City Councilman Charles Barron is holding a Congressional exploratory meeting this afternoon in anticipation of a possible run against Brooklyn Rep. Ed Towns.
If he decides to jump into the race, Mr. Barron would be the second challenger to Mr. Towns. Assemblyman Hakeem Jeffries opened a Congressional exploratory committee back in May, and his potential candidacy has been generating a significant amount of buzz.
But Mr. Barron, who ran a close race against Mr. Towns in 2006, said neither were an acceptable representative of the central Brooklyn district.
“You don’t have a good choice when you have Hakeem and Ed Towns,” he said. “It’s really Vito Lopez vs Ed Towns. Hakeem is a puppet for Vito. He sucks up to the governor. He is the one who nominated Robert Duffy to complete an all-white state slate. And Towns needs to go. He has been there too long. He is totally ineffective.”
Mr. Barron is right–Mr. Jeffries is an ally of Mr. Lopez, the Brooklyn Democratic Party leader. But Mr. Jeffries is also close to the New Kings Democrats, a group of reformers in the borough who are looking to remove Mr. Lopez from power.
And Mr. Jeffries was selected by Gov. Andrew Cuomo to officially nominate Robert Duffy as lieutenant governor at the state Democratic Party convention last year. Mr. Barron protested the nomination of Mr. Duffy–and the all-white slate of statewide Democratic candidates–by forming his own party, called The Freedom Party.
Mr. Barron received 39 percent against Mr. Towns in 2006, and very easily could have won the race if not for the presence of Roger Green, who previously held Mr. Jeffries’ seat in the State Assembly.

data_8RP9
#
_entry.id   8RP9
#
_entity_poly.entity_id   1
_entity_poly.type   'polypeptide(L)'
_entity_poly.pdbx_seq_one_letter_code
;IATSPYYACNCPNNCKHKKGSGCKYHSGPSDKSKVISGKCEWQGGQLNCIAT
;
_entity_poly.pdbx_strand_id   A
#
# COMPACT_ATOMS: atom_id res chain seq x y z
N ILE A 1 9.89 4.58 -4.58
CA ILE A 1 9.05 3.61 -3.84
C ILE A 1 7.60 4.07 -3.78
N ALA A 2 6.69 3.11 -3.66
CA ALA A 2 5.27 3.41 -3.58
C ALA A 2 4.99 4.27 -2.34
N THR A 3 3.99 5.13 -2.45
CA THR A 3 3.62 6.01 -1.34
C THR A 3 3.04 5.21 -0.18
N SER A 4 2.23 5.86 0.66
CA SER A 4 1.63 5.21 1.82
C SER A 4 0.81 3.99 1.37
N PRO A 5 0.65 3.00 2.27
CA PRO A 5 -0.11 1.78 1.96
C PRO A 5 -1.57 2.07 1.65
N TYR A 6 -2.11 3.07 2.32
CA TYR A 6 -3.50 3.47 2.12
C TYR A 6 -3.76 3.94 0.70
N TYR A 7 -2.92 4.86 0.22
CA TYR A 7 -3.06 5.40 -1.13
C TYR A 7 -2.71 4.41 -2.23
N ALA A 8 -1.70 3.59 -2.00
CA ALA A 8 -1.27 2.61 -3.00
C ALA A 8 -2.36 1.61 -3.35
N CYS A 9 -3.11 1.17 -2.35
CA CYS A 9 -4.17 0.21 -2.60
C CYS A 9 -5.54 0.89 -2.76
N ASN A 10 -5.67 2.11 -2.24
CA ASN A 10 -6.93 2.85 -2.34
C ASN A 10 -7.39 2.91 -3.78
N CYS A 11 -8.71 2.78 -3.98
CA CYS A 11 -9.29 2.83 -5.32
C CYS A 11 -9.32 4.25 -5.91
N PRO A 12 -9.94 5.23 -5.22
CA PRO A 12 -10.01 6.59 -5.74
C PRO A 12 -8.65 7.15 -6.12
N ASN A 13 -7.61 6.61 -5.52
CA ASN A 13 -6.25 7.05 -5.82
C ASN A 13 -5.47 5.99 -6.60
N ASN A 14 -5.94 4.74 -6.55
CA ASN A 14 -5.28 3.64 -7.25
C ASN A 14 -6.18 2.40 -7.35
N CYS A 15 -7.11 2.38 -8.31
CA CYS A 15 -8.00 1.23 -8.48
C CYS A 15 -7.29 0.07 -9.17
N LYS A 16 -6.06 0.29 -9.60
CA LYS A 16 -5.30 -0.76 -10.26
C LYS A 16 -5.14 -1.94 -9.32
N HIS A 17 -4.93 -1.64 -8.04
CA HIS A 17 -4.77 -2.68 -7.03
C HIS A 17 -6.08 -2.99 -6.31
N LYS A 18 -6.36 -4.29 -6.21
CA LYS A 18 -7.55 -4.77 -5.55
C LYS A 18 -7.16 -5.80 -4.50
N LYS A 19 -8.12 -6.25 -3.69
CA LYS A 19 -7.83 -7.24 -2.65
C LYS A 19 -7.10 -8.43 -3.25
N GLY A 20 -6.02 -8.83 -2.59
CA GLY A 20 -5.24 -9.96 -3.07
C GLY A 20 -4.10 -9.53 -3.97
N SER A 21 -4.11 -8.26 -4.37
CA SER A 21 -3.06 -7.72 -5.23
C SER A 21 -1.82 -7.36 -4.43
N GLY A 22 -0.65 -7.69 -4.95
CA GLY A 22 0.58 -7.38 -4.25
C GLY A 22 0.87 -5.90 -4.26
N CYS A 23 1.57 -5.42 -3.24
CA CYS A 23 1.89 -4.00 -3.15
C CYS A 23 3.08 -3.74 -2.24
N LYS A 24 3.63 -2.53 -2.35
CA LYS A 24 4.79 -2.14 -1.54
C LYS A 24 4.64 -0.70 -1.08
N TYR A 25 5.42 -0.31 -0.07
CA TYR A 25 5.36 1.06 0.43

This time around, Mr. Barron said that the presence of Mr. Jeffries would guarantee a win.
“If Hakeem and Towns run they are going to split up the white vote because Hakeem is trying to court the Jewish vote. Hakeem is not taking any of my 15,000 votes. I don’t think there is a single voter for me who is going to say, ‘Now that Hakeem is in the race, I’ve got a better choice.’ But he will take some of Towns’ votes, so I think it is to my advantage that he runs, because then he will split up the machine-type vote with Towns.”
Mr. Barron’s characteristic brashness aside, it’s unclear how many of his voters would pull the lever for his this time around. A significant portion of the vote could have just been anti-Towns, and Mr. Jeffries has been raking in the fundraising dollars. When he ran for governor in 2010, Mr. Barron received under 25,000 votes.
Plus, the former City Councilman has been getting into his usual trouble. Earlier this week he praised the late Libyan dictator Moammar Gadhafi as “my hero.”
Because of this kind of chatter, Democrats in Washington D.C. could make an all-out effort to keep Mr. Barron out of Congress for fear that he could become a national lightning rod.
Mr. Barron said they would have nothing to worry about.
“I would be very effective in Congress because I am very open and honest,” he said. “It would be exciting to say the least.”
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